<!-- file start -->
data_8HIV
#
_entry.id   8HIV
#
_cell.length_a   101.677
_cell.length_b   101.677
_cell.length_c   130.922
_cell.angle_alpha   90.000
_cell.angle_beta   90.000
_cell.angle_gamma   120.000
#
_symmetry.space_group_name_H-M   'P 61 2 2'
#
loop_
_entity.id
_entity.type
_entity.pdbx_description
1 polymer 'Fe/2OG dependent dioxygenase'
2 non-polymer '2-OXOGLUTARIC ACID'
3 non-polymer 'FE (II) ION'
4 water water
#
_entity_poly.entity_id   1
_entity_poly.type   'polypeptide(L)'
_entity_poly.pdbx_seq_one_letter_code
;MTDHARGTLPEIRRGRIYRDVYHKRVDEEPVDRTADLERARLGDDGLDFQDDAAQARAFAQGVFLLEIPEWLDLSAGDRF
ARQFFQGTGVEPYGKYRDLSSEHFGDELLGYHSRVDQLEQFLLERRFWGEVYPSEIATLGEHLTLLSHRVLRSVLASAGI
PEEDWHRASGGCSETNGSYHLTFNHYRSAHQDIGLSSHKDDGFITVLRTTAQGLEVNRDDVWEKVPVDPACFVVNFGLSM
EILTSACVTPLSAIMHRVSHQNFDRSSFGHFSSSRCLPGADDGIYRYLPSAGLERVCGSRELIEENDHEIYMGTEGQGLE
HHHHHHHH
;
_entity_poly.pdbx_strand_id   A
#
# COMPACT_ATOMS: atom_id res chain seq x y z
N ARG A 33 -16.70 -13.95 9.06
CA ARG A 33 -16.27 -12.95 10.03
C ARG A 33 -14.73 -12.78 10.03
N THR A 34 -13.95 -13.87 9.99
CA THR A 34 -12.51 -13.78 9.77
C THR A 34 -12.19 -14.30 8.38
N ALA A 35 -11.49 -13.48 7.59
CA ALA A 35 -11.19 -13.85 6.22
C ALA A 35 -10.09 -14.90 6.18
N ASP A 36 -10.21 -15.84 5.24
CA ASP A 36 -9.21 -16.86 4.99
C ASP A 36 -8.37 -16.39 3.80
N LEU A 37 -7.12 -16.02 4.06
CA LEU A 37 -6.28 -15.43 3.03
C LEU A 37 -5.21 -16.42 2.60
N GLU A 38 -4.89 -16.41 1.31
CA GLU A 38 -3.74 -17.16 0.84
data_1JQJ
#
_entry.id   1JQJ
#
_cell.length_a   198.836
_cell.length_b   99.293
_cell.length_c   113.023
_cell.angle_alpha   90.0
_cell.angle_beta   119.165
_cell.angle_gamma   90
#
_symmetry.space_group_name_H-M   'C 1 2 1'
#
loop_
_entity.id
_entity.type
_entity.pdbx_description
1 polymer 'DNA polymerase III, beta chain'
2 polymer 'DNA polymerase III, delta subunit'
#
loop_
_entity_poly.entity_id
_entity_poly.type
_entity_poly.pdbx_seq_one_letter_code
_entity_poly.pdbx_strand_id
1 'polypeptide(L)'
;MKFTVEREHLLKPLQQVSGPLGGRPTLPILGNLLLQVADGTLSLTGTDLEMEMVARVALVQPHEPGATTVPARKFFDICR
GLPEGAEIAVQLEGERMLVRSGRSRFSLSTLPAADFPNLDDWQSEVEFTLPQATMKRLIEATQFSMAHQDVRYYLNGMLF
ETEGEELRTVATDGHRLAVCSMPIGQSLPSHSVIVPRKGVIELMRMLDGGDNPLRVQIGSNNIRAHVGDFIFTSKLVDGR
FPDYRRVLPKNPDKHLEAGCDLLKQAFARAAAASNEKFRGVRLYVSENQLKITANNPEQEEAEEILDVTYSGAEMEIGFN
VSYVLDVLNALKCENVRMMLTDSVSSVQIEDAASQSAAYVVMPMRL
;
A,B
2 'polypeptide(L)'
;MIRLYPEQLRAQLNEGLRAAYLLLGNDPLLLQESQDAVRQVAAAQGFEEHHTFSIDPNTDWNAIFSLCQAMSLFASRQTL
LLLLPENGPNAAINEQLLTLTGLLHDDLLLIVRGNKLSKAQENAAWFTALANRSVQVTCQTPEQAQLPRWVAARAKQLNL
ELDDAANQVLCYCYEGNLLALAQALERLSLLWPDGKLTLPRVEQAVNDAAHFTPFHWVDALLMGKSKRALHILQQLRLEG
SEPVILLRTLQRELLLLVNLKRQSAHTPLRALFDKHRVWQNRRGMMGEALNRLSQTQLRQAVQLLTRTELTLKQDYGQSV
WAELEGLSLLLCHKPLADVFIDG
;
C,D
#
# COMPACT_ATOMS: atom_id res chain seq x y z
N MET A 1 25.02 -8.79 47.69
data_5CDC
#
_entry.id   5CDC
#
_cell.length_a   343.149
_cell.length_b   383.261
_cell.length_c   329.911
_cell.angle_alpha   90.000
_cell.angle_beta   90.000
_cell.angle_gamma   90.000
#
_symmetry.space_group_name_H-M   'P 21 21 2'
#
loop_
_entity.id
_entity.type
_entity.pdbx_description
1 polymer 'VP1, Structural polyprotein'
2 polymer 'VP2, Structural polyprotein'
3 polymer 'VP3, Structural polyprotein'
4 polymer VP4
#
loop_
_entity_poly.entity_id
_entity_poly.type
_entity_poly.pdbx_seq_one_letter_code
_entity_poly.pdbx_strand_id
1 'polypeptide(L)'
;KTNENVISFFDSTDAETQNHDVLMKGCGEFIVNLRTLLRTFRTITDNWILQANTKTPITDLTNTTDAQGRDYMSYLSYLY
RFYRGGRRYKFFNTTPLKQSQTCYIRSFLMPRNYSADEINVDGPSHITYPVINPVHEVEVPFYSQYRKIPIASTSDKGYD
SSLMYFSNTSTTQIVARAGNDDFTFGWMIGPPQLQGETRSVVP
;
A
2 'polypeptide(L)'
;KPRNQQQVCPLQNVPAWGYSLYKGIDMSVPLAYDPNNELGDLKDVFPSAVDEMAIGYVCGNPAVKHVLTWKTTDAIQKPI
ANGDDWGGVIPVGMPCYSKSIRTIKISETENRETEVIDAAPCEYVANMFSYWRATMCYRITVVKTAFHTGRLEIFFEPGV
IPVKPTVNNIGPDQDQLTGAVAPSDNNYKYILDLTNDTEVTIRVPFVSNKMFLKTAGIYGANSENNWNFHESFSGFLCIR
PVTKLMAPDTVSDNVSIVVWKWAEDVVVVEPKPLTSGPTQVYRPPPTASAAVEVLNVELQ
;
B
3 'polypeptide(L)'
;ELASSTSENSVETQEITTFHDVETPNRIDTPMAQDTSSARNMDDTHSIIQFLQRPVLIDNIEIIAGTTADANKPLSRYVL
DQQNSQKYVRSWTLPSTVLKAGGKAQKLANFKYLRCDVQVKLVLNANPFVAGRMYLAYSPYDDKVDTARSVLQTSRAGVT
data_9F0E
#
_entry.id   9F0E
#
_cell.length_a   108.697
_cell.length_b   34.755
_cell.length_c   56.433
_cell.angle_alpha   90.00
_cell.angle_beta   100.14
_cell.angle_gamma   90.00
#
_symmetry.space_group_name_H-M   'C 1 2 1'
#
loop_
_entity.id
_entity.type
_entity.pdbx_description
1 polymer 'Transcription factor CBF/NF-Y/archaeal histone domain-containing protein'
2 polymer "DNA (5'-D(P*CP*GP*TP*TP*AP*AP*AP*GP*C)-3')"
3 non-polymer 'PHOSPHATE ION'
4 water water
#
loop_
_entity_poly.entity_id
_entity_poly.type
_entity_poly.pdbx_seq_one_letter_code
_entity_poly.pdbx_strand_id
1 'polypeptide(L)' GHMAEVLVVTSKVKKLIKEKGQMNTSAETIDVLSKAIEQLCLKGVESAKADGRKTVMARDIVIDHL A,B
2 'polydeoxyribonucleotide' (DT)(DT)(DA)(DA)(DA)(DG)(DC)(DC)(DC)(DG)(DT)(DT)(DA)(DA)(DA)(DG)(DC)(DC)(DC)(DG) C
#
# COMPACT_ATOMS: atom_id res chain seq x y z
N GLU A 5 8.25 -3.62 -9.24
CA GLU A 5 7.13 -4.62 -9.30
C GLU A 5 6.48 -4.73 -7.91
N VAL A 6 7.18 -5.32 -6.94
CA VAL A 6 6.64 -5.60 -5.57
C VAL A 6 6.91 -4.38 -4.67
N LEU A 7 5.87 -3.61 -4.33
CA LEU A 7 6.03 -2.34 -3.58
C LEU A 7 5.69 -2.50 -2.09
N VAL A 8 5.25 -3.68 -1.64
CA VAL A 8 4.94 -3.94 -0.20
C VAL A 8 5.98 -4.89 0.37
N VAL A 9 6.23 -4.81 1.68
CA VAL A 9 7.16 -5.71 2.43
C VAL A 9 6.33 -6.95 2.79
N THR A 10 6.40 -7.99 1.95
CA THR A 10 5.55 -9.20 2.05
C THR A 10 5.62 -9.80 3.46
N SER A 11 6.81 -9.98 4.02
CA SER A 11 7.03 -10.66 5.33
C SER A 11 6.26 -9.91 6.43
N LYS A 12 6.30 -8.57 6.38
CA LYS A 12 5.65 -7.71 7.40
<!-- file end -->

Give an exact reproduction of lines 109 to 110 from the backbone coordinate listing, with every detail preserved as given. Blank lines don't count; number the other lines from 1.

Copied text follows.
loop_
_entity.id